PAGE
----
Where to Turn in an Economic Meltdown - by Dr. Rick Perrin

By Dr. Rick Perrin

Matthew 6:19-34
“Do not be anxious for tomorrow.” Matthew 6:34 

A friend of mine who raises great sums of money for Christian causes called the events of the past few days, “a catastrophe.” You have watched your retirement accounts and savings melt away as the stock market dives. Foreclosed homes dot our streets with and “For Sale” signs advertise the death of dreams. Financial institutions all over the world teeter on the brink of collapse. Wall Street wrings its hands in despair. Banks have failed. Credit lines that keep businesses running are drying up. General Motors may be bankrupt in a year. And soon the ripple effects will produce huge layoffs and job losses. Blame the government for its stupidity and corruption. Blame our greedy selves. But these are frightening times, and no one knows what to do.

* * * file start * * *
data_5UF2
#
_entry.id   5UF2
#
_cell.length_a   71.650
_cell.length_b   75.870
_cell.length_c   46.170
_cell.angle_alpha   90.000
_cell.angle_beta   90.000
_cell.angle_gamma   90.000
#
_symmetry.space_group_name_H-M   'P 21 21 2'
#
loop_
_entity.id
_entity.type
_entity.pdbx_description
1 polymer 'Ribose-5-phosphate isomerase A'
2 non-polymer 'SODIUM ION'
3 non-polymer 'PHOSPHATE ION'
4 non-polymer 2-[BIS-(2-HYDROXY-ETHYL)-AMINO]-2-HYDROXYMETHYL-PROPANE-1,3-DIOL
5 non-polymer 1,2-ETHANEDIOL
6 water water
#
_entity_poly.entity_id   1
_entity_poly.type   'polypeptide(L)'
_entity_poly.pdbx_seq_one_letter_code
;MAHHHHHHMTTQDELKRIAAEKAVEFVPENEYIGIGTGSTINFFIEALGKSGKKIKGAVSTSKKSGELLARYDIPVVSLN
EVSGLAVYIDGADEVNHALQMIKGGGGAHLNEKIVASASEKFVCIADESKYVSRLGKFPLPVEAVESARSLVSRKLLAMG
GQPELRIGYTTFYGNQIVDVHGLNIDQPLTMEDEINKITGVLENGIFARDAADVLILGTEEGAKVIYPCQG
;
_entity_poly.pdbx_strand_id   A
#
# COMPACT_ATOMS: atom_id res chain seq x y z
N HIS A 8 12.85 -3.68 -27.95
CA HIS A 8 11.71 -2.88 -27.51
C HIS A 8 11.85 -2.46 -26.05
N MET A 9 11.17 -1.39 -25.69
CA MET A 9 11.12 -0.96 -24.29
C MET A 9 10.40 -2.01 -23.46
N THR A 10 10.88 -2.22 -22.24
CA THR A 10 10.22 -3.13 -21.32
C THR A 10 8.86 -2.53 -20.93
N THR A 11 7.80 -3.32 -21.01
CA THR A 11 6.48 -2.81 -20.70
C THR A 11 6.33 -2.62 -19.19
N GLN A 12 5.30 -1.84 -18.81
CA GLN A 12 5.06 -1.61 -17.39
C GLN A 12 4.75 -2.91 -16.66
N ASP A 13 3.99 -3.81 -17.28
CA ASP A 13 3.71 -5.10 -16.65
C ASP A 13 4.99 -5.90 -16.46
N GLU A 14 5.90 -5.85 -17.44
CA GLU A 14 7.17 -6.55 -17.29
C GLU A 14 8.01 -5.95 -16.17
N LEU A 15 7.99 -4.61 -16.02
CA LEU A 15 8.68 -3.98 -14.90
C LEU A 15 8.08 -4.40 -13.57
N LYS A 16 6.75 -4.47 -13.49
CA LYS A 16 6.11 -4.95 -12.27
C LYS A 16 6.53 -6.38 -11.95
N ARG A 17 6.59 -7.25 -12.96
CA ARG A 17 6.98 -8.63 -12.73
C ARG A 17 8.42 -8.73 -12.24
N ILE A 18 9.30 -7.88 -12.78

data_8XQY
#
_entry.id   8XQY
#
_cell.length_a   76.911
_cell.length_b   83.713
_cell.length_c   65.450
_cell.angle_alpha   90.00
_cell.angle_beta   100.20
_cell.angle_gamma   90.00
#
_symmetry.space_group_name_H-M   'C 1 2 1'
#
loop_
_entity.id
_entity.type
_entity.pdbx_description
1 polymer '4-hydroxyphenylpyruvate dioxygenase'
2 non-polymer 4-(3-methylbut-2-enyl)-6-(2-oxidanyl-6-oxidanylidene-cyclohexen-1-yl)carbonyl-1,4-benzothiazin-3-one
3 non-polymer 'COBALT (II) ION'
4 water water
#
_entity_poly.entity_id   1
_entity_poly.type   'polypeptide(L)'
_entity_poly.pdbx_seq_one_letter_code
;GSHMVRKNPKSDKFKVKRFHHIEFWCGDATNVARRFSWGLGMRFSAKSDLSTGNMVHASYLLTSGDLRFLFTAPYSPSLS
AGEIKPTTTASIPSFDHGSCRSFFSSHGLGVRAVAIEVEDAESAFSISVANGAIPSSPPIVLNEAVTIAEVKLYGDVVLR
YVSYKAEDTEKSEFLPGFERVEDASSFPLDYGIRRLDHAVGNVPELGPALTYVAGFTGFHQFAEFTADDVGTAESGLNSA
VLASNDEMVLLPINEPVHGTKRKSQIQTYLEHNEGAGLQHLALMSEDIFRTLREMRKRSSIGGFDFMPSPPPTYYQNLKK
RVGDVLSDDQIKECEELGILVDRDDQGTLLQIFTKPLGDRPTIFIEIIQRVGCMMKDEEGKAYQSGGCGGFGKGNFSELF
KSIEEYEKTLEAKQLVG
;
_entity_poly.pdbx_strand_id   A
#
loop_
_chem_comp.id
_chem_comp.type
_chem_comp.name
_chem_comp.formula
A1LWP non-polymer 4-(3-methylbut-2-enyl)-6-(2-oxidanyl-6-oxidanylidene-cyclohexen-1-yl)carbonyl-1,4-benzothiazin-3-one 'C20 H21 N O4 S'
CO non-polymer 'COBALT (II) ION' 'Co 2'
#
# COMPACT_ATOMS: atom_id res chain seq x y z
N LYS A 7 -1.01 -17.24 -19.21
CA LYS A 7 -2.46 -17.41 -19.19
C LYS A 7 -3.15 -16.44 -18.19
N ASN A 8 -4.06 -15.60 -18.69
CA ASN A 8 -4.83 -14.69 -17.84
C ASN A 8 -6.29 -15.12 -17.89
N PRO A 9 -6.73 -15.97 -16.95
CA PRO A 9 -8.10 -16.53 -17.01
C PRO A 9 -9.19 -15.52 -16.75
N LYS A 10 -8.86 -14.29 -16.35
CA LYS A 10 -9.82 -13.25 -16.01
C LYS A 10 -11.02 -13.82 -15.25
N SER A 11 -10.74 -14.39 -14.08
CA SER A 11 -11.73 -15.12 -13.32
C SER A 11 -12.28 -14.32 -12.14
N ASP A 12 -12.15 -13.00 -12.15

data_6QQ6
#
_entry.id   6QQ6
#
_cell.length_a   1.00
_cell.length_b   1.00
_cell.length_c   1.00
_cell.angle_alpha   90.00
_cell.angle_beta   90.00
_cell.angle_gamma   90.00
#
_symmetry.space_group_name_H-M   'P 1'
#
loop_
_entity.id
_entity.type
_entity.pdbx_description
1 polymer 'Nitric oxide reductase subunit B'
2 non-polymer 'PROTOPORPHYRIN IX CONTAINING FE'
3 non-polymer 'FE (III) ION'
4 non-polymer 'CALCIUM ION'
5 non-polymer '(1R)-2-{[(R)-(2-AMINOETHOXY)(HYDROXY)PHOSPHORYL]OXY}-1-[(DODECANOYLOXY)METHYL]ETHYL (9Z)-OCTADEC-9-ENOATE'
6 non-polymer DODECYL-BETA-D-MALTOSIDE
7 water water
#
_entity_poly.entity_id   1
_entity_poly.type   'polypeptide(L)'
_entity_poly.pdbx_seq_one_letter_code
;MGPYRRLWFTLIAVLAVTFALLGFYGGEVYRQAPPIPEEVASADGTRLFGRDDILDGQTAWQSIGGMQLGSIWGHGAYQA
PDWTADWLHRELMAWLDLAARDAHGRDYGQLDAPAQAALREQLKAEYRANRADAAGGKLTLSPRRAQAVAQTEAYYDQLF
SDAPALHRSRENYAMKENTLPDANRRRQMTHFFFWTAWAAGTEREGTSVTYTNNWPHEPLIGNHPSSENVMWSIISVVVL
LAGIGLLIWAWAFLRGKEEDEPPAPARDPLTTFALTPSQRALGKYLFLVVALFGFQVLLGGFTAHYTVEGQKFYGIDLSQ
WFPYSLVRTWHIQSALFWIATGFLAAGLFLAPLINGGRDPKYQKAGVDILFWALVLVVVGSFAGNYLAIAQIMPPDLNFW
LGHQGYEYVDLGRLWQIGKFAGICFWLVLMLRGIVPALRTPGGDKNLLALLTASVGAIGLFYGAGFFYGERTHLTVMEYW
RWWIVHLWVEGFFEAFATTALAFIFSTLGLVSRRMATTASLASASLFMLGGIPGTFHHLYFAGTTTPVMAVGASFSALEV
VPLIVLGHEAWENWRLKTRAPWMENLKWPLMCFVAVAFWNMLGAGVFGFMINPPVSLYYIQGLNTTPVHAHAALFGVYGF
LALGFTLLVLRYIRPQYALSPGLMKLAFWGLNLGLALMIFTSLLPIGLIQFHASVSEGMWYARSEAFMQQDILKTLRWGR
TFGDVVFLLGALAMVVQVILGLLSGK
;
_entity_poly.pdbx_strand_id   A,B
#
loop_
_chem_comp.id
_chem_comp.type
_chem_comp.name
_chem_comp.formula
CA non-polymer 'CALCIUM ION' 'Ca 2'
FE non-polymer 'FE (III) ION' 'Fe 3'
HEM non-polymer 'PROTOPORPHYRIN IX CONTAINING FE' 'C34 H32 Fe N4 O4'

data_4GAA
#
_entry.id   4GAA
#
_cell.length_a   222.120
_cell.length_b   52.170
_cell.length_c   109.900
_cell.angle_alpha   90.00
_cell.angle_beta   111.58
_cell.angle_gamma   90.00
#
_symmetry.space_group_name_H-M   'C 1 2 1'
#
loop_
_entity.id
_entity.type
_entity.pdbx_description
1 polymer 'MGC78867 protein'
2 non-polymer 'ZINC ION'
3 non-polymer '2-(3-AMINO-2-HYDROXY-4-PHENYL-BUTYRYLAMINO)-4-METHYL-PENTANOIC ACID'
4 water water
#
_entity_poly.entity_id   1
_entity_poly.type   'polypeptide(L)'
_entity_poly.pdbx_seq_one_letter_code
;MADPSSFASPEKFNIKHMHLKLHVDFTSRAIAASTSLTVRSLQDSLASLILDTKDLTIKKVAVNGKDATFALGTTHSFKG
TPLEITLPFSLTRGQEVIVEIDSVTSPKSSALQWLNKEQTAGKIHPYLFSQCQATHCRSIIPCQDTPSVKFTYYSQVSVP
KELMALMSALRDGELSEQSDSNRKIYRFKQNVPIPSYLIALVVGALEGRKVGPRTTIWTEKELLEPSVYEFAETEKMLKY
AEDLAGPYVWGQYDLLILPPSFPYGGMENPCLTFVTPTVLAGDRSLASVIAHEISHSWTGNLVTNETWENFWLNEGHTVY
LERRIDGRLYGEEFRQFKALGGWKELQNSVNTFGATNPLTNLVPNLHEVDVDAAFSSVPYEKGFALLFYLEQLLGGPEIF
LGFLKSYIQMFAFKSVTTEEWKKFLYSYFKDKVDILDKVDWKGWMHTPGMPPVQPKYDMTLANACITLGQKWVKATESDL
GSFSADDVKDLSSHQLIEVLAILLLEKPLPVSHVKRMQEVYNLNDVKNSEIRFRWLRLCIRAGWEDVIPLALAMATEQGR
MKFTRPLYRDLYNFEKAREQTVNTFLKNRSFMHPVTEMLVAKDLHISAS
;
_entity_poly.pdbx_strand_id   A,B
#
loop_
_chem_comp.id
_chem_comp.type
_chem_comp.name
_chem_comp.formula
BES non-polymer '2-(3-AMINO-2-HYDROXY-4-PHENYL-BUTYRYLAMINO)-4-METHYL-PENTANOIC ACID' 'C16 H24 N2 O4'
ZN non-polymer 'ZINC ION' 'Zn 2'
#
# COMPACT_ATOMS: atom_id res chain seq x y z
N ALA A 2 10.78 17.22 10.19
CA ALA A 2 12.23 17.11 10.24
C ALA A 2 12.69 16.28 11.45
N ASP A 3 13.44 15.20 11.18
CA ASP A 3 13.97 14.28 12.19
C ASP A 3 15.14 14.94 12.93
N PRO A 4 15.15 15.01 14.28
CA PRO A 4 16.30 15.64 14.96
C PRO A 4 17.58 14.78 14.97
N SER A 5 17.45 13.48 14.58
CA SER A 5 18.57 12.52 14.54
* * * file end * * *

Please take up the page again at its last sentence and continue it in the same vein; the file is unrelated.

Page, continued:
So I thought I’d better talk with you today about "Where to Turn in an Economic Collapse,"  rather than on my intended topic of missions. Let’s go to the teaching of Jesus contained in Matthew 6:19-34 To help us process what Jesus would have us understand, I am going to approach this passage in three parts. Jesus tells us 1. Three Things to Do, 2. Three Things to Look At, and 3. Three Things to Believe.